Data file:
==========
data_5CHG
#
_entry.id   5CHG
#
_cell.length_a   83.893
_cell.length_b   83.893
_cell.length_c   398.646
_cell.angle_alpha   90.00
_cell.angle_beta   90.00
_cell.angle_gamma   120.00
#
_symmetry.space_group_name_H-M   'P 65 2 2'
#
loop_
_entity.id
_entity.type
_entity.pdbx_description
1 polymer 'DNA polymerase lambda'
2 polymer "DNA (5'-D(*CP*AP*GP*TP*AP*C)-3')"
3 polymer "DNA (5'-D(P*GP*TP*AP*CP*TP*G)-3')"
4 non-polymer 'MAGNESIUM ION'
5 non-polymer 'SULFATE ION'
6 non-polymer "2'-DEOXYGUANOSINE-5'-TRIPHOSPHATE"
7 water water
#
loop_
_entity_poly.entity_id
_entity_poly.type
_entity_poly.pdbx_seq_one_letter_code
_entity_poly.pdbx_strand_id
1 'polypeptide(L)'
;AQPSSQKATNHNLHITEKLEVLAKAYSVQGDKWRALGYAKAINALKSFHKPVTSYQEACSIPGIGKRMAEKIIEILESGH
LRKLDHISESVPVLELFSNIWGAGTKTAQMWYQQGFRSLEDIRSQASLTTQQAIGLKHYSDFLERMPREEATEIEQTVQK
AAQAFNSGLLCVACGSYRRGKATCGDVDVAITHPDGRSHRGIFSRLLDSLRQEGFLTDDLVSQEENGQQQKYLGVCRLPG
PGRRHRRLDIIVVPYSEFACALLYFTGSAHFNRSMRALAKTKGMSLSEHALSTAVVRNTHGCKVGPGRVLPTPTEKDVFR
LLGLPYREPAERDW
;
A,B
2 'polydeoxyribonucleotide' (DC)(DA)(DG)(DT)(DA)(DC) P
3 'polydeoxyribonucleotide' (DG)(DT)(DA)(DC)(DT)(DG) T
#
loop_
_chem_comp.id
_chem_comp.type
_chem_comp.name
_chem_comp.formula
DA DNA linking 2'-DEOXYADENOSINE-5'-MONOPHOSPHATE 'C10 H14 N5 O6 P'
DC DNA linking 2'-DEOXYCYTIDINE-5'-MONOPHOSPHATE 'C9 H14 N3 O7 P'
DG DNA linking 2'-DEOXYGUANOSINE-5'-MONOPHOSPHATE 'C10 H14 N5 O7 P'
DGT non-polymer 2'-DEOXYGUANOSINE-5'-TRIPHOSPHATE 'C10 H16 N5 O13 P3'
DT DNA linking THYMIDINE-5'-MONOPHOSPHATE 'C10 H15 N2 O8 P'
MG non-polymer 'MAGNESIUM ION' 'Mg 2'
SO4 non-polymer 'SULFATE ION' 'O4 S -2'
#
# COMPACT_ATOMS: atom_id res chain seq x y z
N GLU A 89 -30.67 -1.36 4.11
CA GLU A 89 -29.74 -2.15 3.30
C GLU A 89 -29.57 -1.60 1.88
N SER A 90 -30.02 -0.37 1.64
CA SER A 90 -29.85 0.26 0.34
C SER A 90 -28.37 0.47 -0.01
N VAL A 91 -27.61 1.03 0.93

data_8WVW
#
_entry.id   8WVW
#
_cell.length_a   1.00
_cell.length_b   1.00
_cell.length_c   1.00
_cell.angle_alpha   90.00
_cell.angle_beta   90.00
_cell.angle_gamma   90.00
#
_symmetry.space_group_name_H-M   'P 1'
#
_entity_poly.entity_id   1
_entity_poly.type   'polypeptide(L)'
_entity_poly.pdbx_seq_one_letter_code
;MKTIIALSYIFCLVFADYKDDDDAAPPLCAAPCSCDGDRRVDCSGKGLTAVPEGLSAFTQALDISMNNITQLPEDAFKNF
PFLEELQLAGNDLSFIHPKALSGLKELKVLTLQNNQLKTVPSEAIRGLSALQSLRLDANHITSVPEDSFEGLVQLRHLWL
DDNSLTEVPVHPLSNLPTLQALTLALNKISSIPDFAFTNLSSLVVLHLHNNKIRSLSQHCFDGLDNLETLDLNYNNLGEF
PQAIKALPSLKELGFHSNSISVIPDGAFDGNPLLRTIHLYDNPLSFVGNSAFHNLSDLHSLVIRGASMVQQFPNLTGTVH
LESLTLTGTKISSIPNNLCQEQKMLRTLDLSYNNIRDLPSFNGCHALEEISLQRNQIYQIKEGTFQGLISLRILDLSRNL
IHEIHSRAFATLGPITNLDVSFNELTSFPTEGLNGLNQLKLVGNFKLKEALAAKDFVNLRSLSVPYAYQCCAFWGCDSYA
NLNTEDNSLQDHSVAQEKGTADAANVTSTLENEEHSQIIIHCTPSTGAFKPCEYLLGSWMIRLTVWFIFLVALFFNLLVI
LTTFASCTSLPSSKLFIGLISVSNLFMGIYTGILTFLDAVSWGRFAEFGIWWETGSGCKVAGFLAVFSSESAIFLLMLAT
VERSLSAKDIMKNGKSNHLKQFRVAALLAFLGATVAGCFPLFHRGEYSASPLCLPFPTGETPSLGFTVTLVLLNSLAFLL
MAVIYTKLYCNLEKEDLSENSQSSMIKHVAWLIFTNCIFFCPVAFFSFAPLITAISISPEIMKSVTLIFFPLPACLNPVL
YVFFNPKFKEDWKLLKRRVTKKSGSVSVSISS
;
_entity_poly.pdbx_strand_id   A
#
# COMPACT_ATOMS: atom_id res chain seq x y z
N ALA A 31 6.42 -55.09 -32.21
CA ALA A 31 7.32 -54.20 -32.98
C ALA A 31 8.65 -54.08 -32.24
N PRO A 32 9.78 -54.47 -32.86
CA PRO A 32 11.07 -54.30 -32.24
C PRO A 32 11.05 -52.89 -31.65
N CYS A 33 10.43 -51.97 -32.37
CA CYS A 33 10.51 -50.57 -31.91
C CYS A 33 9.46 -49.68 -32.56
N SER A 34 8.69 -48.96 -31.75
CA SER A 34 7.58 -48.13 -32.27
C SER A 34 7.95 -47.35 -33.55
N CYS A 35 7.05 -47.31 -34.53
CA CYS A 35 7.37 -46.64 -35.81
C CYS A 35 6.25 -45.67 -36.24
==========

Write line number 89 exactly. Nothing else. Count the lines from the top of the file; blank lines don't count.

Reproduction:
YVFFNPKFKEDWKLLKRRVTKKSGSVSVSISS